With regard to the impact of culture on divergent thinking, the project showed that being bilingual and switching languages during a divergent thinking task, having multicultural experiences and being open to these experiences, or being confronted with value conflicts in one's daily life are all multiculturality related factors that have a positive impact on divergent thinking performance. With respect to the measurement of creativity, the project highlighted several methodological factors - such as the typing speed of the person being assessed or the cognitive load of judges who assess ideas generated in divergent thinking tasks - that need to be taken into account to improve the accuracy of the measurement of creativity.

Advanced psychometric models of divergent thinking performance were developed. The influence of exposure to multiple cultures was explored in French and German contexts.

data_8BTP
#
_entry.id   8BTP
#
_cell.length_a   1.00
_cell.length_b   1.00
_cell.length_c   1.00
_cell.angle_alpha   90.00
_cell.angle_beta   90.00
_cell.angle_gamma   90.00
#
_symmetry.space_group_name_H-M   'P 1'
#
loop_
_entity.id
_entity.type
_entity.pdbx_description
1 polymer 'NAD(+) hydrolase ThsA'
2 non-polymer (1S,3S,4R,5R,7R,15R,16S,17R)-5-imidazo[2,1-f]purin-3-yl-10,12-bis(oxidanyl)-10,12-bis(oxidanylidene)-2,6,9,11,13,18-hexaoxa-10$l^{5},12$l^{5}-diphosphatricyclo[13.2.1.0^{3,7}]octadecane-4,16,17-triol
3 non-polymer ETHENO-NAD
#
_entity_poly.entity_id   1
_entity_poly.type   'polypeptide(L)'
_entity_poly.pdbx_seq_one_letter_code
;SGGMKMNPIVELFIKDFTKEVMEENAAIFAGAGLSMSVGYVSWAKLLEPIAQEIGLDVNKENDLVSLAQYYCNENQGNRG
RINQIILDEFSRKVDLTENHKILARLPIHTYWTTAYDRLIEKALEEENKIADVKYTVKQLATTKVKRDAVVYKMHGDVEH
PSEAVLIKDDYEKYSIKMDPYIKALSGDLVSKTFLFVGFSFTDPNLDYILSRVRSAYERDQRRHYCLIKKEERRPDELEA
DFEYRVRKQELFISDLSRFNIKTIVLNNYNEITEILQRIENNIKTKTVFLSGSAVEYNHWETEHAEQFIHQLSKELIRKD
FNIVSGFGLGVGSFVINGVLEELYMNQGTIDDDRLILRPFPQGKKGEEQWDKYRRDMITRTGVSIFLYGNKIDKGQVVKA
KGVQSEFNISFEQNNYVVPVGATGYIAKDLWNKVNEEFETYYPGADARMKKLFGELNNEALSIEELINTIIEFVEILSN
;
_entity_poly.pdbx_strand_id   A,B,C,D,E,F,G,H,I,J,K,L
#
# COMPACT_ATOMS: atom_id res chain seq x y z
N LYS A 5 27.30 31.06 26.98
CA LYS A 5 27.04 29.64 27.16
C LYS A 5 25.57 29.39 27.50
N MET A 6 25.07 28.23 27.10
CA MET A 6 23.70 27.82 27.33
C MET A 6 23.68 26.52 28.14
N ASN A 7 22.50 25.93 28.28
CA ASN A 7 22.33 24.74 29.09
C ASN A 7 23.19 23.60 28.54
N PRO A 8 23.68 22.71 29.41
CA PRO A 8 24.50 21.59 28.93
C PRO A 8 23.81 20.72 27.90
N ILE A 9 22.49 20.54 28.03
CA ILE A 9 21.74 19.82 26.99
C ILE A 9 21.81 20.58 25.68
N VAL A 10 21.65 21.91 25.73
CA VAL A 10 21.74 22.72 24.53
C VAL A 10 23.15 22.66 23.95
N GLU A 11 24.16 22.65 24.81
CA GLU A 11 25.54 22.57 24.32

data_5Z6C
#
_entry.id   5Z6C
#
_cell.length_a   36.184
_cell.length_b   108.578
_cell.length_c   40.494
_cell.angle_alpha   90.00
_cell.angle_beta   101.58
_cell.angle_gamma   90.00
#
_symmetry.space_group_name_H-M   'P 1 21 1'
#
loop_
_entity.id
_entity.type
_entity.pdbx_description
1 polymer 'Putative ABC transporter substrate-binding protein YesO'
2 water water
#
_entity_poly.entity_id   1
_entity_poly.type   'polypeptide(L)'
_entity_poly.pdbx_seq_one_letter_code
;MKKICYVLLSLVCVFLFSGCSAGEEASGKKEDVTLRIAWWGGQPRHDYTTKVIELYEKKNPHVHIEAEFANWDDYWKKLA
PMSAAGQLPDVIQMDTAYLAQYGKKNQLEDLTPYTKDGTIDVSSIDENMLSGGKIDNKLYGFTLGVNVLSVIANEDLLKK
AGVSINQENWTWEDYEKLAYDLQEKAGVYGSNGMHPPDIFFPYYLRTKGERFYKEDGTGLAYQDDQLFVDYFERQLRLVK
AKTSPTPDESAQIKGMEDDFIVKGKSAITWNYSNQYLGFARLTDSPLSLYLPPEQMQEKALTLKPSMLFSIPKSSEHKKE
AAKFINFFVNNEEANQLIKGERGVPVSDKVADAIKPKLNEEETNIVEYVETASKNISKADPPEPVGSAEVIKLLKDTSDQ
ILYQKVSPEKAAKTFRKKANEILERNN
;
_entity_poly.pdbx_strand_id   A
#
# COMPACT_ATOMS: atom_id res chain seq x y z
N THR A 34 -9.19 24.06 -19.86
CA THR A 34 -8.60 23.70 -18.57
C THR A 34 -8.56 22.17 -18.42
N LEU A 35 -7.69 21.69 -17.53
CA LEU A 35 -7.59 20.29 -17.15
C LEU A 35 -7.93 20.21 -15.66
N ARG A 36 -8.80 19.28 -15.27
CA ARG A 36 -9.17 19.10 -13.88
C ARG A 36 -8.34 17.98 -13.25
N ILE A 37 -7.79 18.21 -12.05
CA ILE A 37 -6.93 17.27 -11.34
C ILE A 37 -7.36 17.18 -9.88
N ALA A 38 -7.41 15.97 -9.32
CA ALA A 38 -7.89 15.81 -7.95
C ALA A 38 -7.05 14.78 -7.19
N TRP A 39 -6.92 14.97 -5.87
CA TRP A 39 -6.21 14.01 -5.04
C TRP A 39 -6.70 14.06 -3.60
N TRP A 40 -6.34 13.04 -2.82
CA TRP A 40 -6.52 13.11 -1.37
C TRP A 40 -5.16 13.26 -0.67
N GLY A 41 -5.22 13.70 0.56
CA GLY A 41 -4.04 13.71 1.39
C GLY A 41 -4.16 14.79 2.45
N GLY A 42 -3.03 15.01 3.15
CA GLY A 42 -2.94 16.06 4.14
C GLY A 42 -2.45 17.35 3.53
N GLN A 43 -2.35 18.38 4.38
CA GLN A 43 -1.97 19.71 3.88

The results have been published in international peer-reviewed journals specializing in differential psychology and psychometrics, such as Learning and Individual Differences and Intelligence. Manuscripts have also been published in journals specializing in creativity - such as the Creativity Research Journal or Thinking Skills and Creativity - or in cultural studies - such as the International Journal of Intercultural Relations. The project also led to a publication in a generalist journal, Frontiers in Psychology.